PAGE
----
Mason Tvert, a key figure in the passage of Amendment 64, the 2012 measure that legalized limited recreational marijuana sales, and the Denver pot-legalization regulation that preceded it, is leaving his post as communications director for the national Marijuana Policy Project in favor of a similar position at VS Strategies, a Denver-based consulting firm that’s become a national powerhouse.
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|Minnesota Gov. Mark Dayton and a bud of marijuana that legal Minnesota patients will never be able to access.|
In a press release sent our way by an MNGOP-affiliated source, the D.C.-based Marijuana Policy Project PAC pledges to make a maximum financial contribution of $4,000 to Jeff Johnson’s gubernatorial campaign. But lest you think the nation’s largest marijuana policy organization is some sort of surprisingly right-leaning group, the release also notes that the PAC plans to give a matching contribution to the Senate DFL PAC. Take that, DFL Gov. Mark Dayton!
The beef, of course, has to do with Dayton’s initial reluctance to support any sort of medical marijuana bill during this year’s legislative session. And though he did ultimately sign off on one, it didn’t go as far as the legislation supported by Johnson and the DFL-controlled Senate.
The same group that pushed for the legalization of limited amounts of cannabis for adults 21 and up in Colorado said they are officially starting their campaign for similar legislation in 2016 in California. The group officially filed paperwork yesterday with the California Secretary of State.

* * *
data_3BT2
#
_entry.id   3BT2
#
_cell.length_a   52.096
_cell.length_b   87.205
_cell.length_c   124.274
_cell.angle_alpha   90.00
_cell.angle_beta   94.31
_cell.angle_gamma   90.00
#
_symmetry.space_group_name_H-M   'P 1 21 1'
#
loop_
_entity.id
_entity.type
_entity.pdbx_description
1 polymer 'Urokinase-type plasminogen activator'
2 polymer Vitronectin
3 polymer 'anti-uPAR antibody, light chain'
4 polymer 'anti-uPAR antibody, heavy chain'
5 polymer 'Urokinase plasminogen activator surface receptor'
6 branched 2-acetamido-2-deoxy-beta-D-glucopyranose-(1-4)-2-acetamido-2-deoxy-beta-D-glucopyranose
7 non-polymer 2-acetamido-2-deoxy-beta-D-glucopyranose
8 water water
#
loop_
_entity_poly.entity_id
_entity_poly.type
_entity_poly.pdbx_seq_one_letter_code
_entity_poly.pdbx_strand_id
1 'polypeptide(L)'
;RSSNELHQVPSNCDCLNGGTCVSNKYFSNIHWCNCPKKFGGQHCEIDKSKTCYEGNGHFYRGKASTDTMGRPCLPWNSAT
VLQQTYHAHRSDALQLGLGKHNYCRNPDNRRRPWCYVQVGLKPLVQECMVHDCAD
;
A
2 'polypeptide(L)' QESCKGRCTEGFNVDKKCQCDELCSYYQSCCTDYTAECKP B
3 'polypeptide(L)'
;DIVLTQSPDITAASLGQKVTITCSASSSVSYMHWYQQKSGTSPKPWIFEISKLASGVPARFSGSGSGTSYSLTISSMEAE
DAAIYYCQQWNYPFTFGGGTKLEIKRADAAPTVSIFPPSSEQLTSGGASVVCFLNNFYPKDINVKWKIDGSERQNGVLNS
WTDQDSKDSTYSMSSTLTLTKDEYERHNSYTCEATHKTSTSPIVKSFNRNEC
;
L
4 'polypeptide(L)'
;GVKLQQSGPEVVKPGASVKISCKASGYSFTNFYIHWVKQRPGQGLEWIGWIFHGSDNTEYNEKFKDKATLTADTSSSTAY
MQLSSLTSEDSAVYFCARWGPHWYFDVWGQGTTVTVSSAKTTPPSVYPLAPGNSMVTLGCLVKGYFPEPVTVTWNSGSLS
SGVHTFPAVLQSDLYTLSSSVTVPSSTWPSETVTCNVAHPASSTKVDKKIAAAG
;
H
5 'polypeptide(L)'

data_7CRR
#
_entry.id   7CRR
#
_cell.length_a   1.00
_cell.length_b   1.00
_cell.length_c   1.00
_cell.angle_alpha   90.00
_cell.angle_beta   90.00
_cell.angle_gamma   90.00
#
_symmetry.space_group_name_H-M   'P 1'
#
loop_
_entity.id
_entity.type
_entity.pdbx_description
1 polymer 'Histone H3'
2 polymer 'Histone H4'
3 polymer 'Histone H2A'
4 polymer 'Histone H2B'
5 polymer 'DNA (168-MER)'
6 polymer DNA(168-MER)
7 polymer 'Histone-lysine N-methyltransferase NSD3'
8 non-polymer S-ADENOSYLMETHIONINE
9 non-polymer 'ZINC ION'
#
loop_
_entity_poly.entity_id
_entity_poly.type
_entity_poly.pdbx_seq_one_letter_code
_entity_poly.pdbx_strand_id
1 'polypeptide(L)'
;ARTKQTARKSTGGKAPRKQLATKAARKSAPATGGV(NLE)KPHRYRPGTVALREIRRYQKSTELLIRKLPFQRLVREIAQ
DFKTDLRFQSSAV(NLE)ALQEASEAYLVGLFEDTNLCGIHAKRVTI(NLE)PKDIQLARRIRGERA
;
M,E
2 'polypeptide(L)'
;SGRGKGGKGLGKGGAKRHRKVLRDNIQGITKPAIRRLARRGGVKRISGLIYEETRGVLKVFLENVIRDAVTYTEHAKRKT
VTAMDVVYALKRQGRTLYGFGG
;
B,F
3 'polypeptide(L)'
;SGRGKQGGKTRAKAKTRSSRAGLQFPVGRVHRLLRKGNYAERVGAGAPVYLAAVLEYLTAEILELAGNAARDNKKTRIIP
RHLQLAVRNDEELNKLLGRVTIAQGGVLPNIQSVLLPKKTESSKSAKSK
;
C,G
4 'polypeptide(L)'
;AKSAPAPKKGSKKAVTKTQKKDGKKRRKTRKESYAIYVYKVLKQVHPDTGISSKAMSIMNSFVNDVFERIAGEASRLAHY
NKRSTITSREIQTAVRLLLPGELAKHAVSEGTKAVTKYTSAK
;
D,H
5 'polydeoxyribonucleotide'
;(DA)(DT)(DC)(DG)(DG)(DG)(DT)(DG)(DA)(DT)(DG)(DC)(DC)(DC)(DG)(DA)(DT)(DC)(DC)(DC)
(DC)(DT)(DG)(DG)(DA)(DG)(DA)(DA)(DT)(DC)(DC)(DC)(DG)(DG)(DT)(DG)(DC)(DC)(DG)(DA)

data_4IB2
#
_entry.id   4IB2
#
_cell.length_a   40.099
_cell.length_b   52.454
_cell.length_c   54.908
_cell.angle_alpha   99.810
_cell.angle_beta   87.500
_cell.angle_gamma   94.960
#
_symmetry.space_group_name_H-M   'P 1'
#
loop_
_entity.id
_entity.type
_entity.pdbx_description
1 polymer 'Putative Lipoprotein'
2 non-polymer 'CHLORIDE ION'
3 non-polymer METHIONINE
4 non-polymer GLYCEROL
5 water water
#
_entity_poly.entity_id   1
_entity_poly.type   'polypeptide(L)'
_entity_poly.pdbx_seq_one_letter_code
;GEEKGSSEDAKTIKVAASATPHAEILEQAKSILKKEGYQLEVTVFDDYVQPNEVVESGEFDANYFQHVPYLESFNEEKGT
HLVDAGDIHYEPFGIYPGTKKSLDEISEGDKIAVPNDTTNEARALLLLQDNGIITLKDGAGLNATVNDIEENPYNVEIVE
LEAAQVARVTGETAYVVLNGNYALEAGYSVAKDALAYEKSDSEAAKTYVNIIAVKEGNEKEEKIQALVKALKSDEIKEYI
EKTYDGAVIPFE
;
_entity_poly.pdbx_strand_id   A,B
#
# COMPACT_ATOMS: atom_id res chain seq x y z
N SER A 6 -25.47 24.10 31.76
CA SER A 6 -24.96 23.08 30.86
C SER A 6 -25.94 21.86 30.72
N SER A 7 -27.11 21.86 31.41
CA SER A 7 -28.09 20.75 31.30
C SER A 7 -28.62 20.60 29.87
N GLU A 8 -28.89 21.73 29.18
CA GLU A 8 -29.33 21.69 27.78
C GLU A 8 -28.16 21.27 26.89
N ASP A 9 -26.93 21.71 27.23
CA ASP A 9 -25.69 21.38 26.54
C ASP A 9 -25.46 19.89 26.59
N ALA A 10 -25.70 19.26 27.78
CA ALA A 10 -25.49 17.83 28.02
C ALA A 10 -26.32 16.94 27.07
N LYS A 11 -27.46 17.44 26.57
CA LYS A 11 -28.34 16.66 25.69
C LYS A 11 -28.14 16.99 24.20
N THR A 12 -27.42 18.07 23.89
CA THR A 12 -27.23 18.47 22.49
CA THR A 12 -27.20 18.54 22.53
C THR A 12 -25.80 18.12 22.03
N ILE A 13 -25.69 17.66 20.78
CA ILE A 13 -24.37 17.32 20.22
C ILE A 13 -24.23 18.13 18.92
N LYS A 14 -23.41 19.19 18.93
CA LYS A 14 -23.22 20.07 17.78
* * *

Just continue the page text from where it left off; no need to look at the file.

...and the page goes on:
The announcement comes on top of the group pushing measures in Arizona, Massachusetts and Nevada in 2016, as well as Alaska this fall.
Earlier this month, high-ranking folks from the health department staffers gave an all-day presentation about pot. They urged the public to take a look at the first draft of rules governing the program, as well as the application for growers, and be honest.
In response, the DC-based Marijuana Policy Project, whose lobbyists played a key role in getting legislation passed here, submitted a six-page critique. The goal, writes Robert Capecchi, a deputy director, should be to avoid regulating the growers out of business while offering protections for patients and the facilities that produce the medicine.
|Big photos below.|
Hypocrites who take millions in revenue from alcohol sponsors but still prohibit the use of cannabis among their players, which is much safer substance, run the National Football League.
That’s the message pushed by five billboards sponsored by the Marijuana Policy Project that have been erected in New Jersey near the site of the Super Bowl set for this Sunday.
Last week, Denver-based Marijuana Policy Project spokesman Mason Tvert called President Obama’s comments suggesting that marijuana may be less harmful than alcohol “refreshing.” But his group, a major backer of Colorado’s Amendment 64, is considerably less impressed by statements attributed to Drug Enforcement Administration chief Michele Leonhart, who’s widely perceived as an obstacle to progressive pot policy — so much so that the MPP has launched a petition calling for the President to fire her.
Details, videos and more over at Westword.com
Project SAM (Smarter Approaches to Marijuana) likes to tout themselves has having some progressive ideas on marijuana legalization and criminalization. They say their goal is to “inform public policy with the science of today’s marijuana,” for example. But they’re really an anti-marijuana group trying a new approach to the same old Reefer Madness.
And now the Marijuana Policy Project is calling SAM out on it, with MPP Maine director David Boyer urging SAM to join forces with MPP to promote “an honest, evidence-based public dialogue about marijuana” in Maine, where recreational cannabis legalization efforts are starting to take shape.
|Steve Elliott ~alapoet~|
|Photo: MPR News|
|Mike Meno: “Leaving MPP was not an easy decision… but continuing circumstances at the organization compelled me to look for other opportunities”|
Citing “continuing circumstances at the organization,” Mike Meno, director of communications at the Washington, D.C.-based Marijuana Policy Project, announced on Wednesday that he is leaving the group.